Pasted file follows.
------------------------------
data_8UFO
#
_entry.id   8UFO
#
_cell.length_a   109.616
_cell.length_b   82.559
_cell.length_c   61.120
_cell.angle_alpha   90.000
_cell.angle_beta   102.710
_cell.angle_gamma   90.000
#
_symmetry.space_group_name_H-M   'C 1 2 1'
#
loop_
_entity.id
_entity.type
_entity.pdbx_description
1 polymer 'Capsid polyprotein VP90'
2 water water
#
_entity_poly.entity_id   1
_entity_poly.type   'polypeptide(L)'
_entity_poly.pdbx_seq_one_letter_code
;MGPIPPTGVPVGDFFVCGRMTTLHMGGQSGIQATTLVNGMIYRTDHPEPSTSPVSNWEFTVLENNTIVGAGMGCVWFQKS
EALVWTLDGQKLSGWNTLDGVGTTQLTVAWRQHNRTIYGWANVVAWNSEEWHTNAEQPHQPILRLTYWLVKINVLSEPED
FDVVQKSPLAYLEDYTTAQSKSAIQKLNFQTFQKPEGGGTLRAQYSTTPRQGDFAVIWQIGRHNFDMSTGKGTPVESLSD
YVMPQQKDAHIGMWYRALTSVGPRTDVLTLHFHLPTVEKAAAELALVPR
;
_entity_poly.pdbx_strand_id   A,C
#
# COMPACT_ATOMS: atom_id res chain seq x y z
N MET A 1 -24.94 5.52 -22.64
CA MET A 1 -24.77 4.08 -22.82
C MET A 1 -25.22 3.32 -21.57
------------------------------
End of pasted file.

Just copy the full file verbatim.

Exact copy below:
data_8UFO
#
_entry.id   8UFO
#
_cell.length_a   109.616
_cell.length_b   82.559
_cell.length_c   61.120
_cell.angle_alpha   90.000
_cell.angle_beta   102.710
_cell.angle_gamma   90.000
#
_symmetry.space_group_name_H-M   'C 1 2 1'
#
loop_
_entity.id
_entity.type
_entity.pdbx_description
1 polymer 'Capsid polyprotein VP90'
2 water water
#
_entity_poly.entity_id   1
_entity_poly.type   'polypeptide(L)'
_entity_poly.pdbx_seq_one_letter_code
;MGPIPPTGVPVGDFFVCGRMTTLHMGGQSGIQATTLVNGMIYRTDHPEPSTSPVSNWEFTVLENNTIVGAGMGCVWFQKS
EALVWTLDGQKLSGWNTLDGVGTTQLTVAWRQHNRTIYGWANVVAWNSEEWHTNAEQPHQPILRLTYWLVKINVLSEPED
FDVVQKSPLAYLEDYTTAQSKSAIQKLNFQTFQKPEGGGTLRAQYSTTPRQGDFAVIWQIGRHNFDMSTGKGTPVESLSD
YVMPQQKDAHIGMWYRALTSVGPRTDVLTLHFHLPTVEKAAAELALVPR
;
_entity_poly.pdbx_strand_id   A,C
#
# COMPACT_ATOMS: atom_id res chain seq x y z
N MET A 1 -24.94 5.52 -22.64
CA MET A 1 -24.77 4.08 -22.82
C MET A 1 -25.22 3.32 -21.57